I turned back to Easy. He was staring at my hair. “What?”

“Shit, James Lee. Don’t you know a decent barber?”

“I guess I was waiting for you to show up.” I knew it was the wrong thing to say as soon as I opened my mouth. His face turned cold, mouth set in a tight line. There was too much water under the bridge between us for jokes like that. Too much water under the bridge, over the bridge. That bridge had washed away in a flood. “Sorry.” I took a step back. “It’s good to see you.”

“Captain, there’s trouble.” He was staring after Henry, watching him walk away. Or maybe he was just avoiding looking at me. “It’s Austin. I came to get some help.” He narrowed his eyes at me. “He needs rescuing. We owe him, James Lee.”

“Okay, sure. Of course I’ll help. You don’t need to pull out a piece of lumber and hit me over the head with it. How’d you know where to find me?” I walked over to the bench, slung my bag over my shoulder.

“Your mom. She said she sent you out here to check on your grandmother three years ago, and now you won’t leave. I left my truck in your driveway. Those gangbangers across the street told me where you were.”

“Oh, shit. You left a truck in that neighborhood? It may not be there when we get back.”

He smiled for the first time. “Relax, James Lee. Nobody’s gonna steal that truck.”

I handed him a bottle of water out of my bag, unscrewed the top from another, and took a long drink. “So.” We headed across the street. “You still working in that barbershop with your uncle?”

Easy shook his head. “The county opened a methadone clinic just two stores up from the barbershop. Then my uncle’s prostate cancer came back. He got so disgusted he closed the shop. I didn’t have enough business to keep the place going on my own. Nobody came downtown anymore except when they were coming to the clinic or getting on a bus out of town. Then Uncle Wiley told me about Austin, gave me his old pickup, and sent me off to find him.”

“Where is he?”

“I don’t know.” Easy drained the bottle of water, threw the empty into the trash can on the corner. He studied the street. The wind was blowing a plastic bag down the street. It was catching on the posts of abandoned mailboxes, hanging for a moment, then letting go and flying to the next. The chop shop was busy, their parking lot full of glossy low-riders getting buffs. A homeless man was sitting at the bus stop, muttering into his beard, turning his head to talk to someone only he could see. Down at the end of the street, the motorcycles peeled out of their yard in single file. My grandmother’s house sat alone, dusty and tired, Tino standing on a concrete block and barking through the chain-link fence like a tiny gargoyle.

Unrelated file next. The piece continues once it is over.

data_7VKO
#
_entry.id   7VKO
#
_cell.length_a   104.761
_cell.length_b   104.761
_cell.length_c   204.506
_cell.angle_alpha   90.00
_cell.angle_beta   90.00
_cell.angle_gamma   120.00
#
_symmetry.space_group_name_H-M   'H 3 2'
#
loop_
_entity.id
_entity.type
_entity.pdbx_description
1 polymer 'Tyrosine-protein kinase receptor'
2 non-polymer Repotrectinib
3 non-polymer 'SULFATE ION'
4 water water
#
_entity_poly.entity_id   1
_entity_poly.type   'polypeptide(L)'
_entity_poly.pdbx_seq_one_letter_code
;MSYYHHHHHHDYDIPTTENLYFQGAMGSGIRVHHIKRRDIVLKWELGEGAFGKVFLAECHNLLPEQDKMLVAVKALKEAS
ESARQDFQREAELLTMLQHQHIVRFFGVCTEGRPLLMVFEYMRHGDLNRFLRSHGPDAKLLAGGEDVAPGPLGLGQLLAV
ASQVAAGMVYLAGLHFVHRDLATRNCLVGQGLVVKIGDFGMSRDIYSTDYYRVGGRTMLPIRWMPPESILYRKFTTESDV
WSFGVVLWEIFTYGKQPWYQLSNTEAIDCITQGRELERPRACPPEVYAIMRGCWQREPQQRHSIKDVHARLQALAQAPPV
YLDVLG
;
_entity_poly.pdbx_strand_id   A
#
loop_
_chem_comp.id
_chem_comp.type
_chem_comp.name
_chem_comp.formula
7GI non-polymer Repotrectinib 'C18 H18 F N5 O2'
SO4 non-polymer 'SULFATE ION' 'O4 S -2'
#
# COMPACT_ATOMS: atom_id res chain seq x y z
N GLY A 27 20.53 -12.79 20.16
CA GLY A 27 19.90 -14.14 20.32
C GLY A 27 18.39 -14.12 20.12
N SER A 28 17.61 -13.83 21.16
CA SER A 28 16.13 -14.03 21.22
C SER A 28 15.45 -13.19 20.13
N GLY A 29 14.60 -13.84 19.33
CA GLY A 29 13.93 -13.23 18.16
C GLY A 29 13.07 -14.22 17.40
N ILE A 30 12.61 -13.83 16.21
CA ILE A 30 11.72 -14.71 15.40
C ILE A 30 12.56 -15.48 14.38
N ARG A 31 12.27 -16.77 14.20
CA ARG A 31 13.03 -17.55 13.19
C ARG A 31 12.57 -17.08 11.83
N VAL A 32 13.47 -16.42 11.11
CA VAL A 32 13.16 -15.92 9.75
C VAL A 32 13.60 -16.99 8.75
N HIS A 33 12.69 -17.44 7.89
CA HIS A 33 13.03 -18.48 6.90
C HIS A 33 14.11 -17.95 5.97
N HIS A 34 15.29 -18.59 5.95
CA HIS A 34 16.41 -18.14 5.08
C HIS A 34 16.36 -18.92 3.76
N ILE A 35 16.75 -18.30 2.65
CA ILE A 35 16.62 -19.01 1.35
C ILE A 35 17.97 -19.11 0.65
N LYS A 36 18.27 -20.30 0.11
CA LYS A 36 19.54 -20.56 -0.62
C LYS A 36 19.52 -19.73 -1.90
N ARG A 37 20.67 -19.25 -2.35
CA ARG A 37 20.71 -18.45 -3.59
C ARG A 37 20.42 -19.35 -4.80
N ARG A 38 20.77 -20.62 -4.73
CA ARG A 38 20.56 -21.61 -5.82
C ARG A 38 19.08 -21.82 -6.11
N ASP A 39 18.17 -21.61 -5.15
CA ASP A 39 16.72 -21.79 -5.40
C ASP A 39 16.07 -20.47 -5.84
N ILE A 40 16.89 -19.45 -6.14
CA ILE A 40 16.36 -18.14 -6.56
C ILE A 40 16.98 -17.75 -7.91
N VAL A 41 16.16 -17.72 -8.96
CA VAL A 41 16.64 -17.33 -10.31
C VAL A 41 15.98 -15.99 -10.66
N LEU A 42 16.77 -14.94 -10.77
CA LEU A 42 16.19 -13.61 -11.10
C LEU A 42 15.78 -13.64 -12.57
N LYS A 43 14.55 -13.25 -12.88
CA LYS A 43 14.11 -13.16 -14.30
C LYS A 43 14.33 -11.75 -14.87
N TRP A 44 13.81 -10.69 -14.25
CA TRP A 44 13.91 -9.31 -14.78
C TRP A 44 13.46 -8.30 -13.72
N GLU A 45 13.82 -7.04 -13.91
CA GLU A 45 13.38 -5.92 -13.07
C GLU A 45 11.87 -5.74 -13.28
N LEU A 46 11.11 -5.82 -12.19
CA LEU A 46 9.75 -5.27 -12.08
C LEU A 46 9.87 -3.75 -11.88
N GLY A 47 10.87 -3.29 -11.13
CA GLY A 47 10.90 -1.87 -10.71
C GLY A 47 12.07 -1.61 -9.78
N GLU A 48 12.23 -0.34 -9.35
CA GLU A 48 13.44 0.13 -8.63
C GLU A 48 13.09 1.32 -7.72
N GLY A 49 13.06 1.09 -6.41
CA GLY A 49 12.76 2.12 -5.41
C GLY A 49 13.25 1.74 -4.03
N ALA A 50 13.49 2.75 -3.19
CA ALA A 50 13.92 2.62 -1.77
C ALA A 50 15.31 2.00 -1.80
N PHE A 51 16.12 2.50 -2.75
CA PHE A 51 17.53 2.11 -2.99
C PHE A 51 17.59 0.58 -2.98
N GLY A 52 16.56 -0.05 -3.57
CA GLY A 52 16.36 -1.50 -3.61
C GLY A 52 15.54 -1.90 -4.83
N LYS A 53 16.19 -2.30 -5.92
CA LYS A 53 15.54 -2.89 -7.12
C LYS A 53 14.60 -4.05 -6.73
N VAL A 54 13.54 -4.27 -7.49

“James Lee, this place makes the methadone clinic look good.” He studied me. “What the fuck’s wrong with you?”

There was an old pickup in the drive, an International with deeply rounded curves. It was painted a deep pumpkin orange. I turned to Easy. “Is that your truck?”

“1960 International, brother. It was a fine year.” He rubbed a hand back over his flattop. He looked a bit like John Glenn circa 1960. Easy jerked his chin toward Tino, who was running back and forth on the blocks, his high-pitched bark starting to sound a bit insane. “I like your dog.”

“He came with the house.”

A couple of the boys from across the street came to check out the action. They threw Easy some complicated hand signs, and he bumped fists.

“Hey, man. You want to sell that truck? I give you a couple hundred, you could put a down payment on a Prius. Or one of those electric jobs. What they called, flowers? Shit, no. Leaf. That’s right.” He jerked his head in my direction. “Don’t you think Jamie wants him a Leaf? Then he won’t have to walk around on shank’s ponies.”

Easy gave him a hard stare. “You don’t know about Hooker? Captain Hooker, he’s a stone killer, man. Don’t fuck with this guy.”

The boys howled, bent double, pointing at me. “That ponytail model? Fuck you talking about, man?”

Easy stared at me, shook his head. “I say again, what the fuck is wrong with you?”